I recently finished reading Bram Stoker’s Dracula. Loved the first half, where not a great deal happened but it was creepy and there was a sense of impending doom. Wasn’t too fussed about the 3rd quarter where nothing really happened and the doom seems to stop impending. And then really didn’t think much of the last quarter, when everyone spends the whole time congratulating each other on their bravery, their manners, their fastidiousness, and proclaiming their love for one another. And then they find and kill the Count literally in the final 2 pages. I can’t help but feel that Stoker ran out of story at about page 200 but had promised himself it would be 400 pages long.
One of the places thought to have inspired Bram Stoker to write Dracula, and certainly an evocative location in its own right is Slains Castle, a few miles north of my home town of Aberdeen. Stoker spent time here as a guest before starting the novel, and few places have made such an immediate and lasting impression on me – The bleakness of the setting, the precipitous cliffs and the hollow sadness of the building itself. Even though it dates back to the 16th Century the more recent work left it looking like a late 19th early 20th Century stately home, and the ruination always seemed to carry echoes of week-long cocktail parties and late-night music – The chatter of guests dancing into the darkness of the First World War and everything that would mean for their way of life (the owners had to leave and remove the roof to avoid taxes by the mid-1920s). The ruins themselves won’t carry this sense of melancholy for long though, as the site is braced for redevelopment, the nature of which I dread to imagine. I love the place.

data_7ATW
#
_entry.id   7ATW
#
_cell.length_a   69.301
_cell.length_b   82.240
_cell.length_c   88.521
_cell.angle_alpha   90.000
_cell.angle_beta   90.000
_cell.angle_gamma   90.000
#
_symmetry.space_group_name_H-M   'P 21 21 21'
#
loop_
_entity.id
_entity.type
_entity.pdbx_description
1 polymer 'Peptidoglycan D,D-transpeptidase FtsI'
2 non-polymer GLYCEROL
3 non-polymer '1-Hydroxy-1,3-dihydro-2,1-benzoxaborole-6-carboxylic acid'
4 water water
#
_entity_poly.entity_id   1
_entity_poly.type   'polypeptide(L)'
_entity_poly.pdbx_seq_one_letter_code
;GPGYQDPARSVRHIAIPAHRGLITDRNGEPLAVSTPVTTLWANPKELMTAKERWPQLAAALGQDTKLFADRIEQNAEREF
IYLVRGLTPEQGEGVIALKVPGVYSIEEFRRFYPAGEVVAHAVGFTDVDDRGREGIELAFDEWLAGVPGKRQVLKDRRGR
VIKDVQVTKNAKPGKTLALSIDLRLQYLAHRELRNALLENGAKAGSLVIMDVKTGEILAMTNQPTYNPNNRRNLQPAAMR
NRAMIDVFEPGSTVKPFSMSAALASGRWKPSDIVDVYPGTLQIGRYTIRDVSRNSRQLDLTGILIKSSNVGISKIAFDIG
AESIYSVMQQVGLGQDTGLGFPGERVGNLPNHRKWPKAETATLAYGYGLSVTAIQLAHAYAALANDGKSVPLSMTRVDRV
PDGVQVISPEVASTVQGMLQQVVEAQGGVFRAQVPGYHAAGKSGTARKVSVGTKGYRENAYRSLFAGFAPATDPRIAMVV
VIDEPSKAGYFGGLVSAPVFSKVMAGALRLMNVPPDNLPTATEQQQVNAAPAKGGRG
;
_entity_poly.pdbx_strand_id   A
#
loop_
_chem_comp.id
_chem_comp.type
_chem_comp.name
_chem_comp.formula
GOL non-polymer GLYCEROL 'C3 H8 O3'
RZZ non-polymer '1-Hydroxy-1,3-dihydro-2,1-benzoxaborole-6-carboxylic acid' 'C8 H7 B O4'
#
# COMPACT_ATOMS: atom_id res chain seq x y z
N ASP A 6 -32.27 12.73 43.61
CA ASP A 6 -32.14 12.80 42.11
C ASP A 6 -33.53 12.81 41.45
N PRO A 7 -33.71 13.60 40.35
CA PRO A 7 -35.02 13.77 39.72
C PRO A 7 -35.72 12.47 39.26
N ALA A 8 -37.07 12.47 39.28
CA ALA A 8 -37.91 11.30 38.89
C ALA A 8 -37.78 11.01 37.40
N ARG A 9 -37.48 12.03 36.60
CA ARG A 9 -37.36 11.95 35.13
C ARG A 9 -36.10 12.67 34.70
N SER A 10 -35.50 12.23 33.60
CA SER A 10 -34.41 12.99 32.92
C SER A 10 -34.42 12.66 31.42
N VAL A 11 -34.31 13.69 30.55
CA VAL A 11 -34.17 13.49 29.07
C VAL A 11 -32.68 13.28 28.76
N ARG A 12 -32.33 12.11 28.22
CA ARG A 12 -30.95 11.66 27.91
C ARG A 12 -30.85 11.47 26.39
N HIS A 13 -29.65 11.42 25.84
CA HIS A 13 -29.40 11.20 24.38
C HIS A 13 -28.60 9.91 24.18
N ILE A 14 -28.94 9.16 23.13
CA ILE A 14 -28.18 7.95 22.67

Slains castle in its heyday: